One possible solution for teachers and students is the use of computer simulations in teacher preparation programs and in the new teachers’ classrooms, in order to practice integrating technology into the management of information. A virtual or simulated classroom that provides a virtual grade book and data-driven decision-making tools and opportunities could address these issues.


SimSchool is a simulation of the classroom experience from the perspective of the instructor. It allows preservice and new teachers the opportunity to make low-risk decisions while exploring a variety of instructional strategies. With simSchool, teachers can measure the impact of their instruction — and even their manner — on individual student personalities and visualize through line graphs how students respond to specific tasks, directions and feedback. This graphic model is ideal for preservice teachers who are acquiring classroom management skills.

David Gibson, a co-director of the simSchool project, says, “The game environment offers an experimental setting to invent new teaching strategies, try them out and see how the class responds. … By playing simSchool, you learn to match tasks and talk to dynamic student needs — a key underlying skill for successful classroom invention of units, lessons and assessments.”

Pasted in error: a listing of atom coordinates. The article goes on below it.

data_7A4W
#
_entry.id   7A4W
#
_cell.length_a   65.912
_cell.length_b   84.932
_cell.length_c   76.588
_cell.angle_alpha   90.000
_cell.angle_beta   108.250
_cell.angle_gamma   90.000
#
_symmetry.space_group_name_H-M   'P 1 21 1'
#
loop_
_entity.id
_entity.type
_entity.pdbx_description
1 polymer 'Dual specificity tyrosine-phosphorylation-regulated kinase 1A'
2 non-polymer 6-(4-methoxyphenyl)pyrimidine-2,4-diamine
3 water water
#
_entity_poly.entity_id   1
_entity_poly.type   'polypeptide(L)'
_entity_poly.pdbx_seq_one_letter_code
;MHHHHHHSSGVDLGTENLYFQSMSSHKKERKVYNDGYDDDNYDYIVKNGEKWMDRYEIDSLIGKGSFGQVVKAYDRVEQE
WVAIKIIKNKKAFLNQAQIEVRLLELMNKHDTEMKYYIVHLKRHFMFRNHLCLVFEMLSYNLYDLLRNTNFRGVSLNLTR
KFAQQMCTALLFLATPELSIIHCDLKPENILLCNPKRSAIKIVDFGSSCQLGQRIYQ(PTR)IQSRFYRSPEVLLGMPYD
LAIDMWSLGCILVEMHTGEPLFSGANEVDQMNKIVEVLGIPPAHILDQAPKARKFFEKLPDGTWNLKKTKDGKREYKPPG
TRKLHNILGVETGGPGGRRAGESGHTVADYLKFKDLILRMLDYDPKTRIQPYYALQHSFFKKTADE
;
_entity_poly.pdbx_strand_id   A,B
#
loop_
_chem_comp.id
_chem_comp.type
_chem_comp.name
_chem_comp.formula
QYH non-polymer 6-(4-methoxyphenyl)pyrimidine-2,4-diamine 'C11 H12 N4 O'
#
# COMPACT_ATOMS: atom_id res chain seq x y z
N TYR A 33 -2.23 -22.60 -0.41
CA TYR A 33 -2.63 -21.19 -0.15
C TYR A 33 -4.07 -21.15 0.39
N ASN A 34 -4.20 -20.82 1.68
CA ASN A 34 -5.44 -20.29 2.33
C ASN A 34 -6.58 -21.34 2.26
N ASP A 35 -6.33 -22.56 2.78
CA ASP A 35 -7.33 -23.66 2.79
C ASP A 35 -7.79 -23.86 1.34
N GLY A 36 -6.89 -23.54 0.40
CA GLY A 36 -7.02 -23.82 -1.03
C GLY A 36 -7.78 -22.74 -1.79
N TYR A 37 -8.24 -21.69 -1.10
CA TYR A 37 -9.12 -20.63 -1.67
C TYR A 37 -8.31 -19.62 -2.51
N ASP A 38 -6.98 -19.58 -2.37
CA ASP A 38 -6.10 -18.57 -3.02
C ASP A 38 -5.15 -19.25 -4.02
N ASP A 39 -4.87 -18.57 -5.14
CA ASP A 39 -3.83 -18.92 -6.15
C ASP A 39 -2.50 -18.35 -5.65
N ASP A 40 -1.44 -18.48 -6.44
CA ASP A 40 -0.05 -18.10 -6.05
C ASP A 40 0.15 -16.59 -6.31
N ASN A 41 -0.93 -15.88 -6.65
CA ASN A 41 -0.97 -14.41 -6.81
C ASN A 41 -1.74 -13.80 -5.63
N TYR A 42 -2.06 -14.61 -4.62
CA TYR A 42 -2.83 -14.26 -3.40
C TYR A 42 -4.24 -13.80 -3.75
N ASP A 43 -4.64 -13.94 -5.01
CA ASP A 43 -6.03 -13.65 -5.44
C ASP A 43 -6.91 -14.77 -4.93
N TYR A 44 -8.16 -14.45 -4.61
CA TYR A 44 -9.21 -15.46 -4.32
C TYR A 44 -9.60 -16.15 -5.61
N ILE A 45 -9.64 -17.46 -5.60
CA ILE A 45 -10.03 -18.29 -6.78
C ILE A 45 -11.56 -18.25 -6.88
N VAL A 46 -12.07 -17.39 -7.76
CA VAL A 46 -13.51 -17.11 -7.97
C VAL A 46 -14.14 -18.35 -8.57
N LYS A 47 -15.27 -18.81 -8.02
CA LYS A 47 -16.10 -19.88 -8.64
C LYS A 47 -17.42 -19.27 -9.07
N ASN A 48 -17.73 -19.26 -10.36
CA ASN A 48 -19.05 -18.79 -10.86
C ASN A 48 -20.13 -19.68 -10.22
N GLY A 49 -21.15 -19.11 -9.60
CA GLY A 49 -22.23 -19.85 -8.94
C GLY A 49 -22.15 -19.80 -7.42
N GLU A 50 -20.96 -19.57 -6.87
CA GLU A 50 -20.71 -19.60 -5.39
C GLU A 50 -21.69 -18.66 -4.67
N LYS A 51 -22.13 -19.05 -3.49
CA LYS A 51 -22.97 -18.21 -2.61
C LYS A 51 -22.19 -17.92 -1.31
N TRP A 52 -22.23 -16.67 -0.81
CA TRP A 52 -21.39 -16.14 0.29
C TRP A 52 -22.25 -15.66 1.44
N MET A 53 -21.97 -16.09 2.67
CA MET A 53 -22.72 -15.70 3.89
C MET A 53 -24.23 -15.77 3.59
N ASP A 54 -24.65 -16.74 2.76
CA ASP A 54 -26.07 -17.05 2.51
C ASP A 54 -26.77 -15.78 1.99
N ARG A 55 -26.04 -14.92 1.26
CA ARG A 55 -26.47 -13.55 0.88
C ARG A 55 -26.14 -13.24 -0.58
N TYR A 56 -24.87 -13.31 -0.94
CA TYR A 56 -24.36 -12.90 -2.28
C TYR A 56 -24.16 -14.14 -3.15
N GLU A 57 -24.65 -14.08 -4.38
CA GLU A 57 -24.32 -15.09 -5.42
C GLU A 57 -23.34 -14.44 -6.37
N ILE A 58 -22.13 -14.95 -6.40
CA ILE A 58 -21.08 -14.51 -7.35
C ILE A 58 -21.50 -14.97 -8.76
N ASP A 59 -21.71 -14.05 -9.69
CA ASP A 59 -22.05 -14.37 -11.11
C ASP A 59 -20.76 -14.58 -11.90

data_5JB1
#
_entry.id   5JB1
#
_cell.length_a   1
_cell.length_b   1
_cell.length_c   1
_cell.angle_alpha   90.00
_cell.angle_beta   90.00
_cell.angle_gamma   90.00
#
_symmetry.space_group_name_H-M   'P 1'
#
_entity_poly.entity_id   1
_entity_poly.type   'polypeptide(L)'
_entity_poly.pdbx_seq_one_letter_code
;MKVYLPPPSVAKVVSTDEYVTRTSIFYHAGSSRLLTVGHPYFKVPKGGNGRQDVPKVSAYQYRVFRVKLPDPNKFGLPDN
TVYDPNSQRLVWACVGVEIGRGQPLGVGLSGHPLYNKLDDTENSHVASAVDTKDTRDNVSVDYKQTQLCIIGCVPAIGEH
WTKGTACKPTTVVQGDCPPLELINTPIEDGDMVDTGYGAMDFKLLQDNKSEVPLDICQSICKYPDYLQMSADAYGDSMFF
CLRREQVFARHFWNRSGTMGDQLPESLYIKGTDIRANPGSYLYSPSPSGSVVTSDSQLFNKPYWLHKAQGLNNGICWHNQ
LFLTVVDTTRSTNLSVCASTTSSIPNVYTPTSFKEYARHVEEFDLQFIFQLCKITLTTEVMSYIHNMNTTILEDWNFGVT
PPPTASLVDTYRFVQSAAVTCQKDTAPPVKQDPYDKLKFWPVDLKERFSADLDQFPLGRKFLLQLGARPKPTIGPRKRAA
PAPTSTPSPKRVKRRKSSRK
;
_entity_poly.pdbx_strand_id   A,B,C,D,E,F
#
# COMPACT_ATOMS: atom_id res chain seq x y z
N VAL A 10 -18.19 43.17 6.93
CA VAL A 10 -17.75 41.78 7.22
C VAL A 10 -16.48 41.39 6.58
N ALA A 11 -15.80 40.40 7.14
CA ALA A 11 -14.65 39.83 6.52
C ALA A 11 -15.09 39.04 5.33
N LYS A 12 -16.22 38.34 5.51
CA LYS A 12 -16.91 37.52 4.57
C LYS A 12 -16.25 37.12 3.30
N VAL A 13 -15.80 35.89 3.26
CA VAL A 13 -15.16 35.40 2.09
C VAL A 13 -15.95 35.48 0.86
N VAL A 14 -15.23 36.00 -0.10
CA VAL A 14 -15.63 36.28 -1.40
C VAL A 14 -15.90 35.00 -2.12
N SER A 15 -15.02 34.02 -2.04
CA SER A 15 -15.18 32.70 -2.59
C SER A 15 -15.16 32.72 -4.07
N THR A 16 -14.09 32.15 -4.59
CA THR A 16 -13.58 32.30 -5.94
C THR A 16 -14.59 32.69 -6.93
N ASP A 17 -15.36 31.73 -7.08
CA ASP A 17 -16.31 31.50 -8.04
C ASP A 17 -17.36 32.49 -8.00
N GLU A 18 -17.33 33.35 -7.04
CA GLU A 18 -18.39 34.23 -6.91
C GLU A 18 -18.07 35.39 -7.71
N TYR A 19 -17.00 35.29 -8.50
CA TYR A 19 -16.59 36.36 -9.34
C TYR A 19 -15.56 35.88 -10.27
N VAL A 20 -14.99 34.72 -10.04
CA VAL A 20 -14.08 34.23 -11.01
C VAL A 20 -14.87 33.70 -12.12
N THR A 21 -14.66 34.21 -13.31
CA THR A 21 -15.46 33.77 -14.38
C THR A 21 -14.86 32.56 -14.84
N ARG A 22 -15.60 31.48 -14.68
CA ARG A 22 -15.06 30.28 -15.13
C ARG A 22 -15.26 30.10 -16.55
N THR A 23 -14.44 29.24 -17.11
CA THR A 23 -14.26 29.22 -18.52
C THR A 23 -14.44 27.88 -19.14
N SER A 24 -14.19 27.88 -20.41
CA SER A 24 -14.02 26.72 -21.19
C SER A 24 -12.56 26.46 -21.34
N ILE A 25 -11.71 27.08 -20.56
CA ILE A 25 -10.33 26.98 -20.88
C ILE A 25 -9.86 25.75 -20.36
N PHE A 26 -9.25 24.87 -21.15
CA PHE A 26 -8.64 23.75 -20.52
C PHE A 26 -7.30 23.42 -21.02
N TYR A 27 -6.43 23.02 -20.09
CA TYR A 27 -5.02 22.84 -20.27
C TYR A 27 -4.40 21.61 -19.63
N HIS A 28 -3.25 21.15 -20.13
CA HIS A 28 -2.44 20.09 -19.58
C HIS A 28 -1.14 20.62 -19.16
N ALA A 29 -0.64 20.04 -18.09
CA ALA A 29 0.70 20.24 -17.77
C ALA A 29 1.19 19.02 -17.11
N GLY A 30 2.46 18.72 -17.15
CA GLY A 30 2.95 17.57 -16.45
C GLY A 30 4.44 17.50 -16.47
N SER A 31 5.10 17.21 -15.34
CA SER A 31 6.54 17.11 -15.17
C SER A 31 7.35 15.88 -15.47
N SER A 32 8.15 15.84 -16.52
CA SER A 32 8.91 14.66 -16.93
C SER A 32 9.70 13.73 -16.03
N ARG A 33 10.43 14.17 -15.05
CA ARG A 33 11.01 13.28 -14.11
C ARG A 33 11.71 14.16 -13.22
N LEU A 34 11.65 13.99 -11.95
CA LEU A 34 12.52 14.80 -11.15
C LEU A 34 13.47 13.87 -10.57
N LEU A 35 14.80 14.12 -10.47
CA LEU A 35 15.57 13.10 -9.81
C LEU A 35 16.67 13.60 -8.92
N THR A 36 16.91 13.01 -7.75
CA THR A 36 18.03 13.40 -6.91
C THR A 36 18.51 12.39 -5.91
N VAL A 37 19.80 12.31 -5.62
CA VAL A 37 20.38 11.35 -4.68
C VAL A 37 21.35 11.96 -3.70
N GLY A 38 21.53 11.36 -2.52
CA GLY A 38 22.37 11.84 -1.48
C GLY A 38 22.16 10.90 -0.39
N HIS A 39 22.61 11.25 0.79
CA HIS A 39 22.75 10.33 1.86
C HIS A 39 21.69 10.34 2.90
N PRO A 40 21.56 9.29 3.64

Gibson adds, “Teachers need to improve their ability to design instructional tasks; match task characteristics to student needs; use classroom information such as behavior and academic performance to trigger reflection about the choices made for task types and sequences; and become more metacognitive about when, why and how they talk to students to improve learning.”

In the future, our teacher preparation techniques, including educational simulations, must address the challenges ne w teachers face, such as Costello’s concern that “the hardest part is the planning. I’ve been using my cooperating teachers’ materials, but I’m dreading — and am least prepared for — the creation of my own curriculum and lesson plans.”

Offering one-to-one learning, drill and practice, exploration strategies, enhanced engagement and model behaviors, simulations have limitless possibilities. Terry Adams, an online instruction specialist at Citrus College in Glendora, Calif., says, “Simulations allow our students to practice in a safe setting. It wasn’t until I played with simSchool that I fully got a sense of the complexity of structuring curriculum to meet the greatest needs.